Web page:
16. robert christ says:

    If time isn’t an issue why couldn’t I trickle charge something like a chevy volt or tesla right from a 1kw array? I’m guessing you can’t do this for one reason or another. Instead you need a larger array and a battery bank and an inverter which would not make it cost effective.

    1. Chad Schwitters says:

      You are correct that a solar panel, which outputs DC power, could theoretically charge an EV’s DC battery – if you had a way to connect the two.

      But you are also correct that in practice this is too complicated. The typical connection path would be through the AC charging circuit, so you would have to convert the panel output to AC, create a circuit that speaks the correct protocol to make the car accept the current, make sure you have enough panels to provide the proper voltage level, etc.

  17. Raymond Ramirez says:

    I am an EE and I have been working and experimenting with AC and DC for over 50 years. The Volt motor can run with AC, but the only method that exists to store alternating current is in a flywheel generator. So for now, all electrical energy storage for consumer use is in a DC format, using mostly a chemical battery (there are electrostatic batteries but are not efficient).

    As for DC charging, the most common method is to supply a higher voltage than what the cell chemistry uses. In a lead-acid automobile battery which has six 2.2 volt cells in series, the alternator applies more than 2.4 volts per cell, or about 14.4 volts for the entire battery (you can see this by measuring across the battery with a DC voltmeter while the engine is running). Lithium-ion cell chargers (such as USB types)used in mobile devices, such as smartphones and tablets, apply up to 4.2 volts for the cell. The cell voltage average is 3.7 but actually operates between 3.4 volts (discharged) and 4.0 volts (fully charged.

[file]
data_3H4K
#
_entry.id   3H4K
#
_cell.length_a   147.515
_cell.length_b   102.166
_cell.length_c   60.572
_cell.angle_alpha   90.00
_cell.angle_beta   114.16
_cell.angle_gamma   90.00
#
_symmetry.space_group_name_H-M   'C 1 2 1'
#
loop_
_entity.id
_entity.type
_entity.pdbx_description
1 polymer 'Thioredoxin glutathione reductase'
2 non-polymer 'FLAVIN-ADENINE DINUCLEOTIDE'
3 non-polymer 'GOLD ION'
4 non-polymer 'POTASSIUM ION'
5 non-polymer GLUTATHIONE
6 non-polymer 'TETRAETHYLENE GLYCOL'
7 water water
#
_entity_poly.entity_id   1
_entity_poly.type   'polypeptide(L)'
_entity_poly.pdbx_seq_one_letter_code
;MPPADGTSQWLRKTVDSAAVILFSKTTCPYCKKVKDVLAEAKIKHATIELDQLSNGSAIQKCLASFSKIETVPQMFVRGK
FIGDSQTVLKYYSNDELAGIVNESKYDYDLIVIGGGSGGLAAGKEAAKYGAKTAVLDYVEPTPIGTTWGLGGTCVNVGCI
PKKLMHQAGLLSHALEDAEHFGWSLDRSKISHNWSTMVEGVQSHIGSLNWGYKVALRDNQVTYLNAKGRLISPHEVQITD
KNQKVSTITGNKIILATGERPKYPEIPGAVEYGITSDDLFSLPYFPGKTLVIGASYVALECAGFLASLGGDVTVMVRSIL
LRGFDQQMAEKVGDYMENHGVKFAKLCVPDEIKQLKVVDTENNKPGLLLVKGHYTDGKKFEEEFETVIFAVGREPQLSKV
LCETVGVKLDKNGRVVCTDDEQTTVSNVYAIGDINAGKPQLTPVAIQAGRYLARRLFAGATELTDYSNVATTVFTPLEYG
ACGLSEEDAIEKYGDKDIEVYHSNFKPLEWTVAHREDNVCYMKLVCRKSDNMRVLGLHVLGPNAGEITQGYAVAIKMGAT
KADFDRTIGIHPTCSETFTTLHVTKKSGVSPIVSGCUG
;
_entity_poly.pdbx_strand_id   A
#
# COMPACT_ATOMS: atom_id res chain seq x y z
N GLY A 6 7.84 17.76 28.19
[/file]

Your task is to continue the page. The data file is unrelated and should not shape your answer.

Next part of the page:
There is another item that hardly anyone notices, but the actual charging method in use is ADC (alternating direct current). True AC alternates between a positive and a negative current flow (like a pendulum) and crosses zero volts twice per cycle or Hertz (home current cycles sixty times per second or at 60 Hz), while direct current only flows in one direction and is constant. ADC is a current flow that alternates between a positive maximum and zero volts.

    Why is it better? Because it allows the ions in a chemical battery to move when the voltage is at the maximum, then allows them to organize against the electrodes when the voltage is zero. This is like trying to get people to move into a conference room. You apply some pressure to move them, but release the pressure so they can move more freely and get in line across the rows. A constant pressure will move them but they will not fit well, create some resistance and friction, and cause some to trip and fall on the floor. Ions are atoms with missing electrons and are just as hard to move!

    Proof? Get a multimeter that can measure both AC and DC, then (using the plug-in USB charger as an example) measure the AC voltage first on a 20 VAC scale. You will see up to 7 VAC! (remember that USB is based on 5 VDC) Now if you could use calculus for a half wave signal and use 7 as a peak voltage, the average or RMS (Root-mean-square) is about 4.1 volts, which is the average DC measured at the same time, and about the correct DC voltage that will charge a lithium-Ion cell.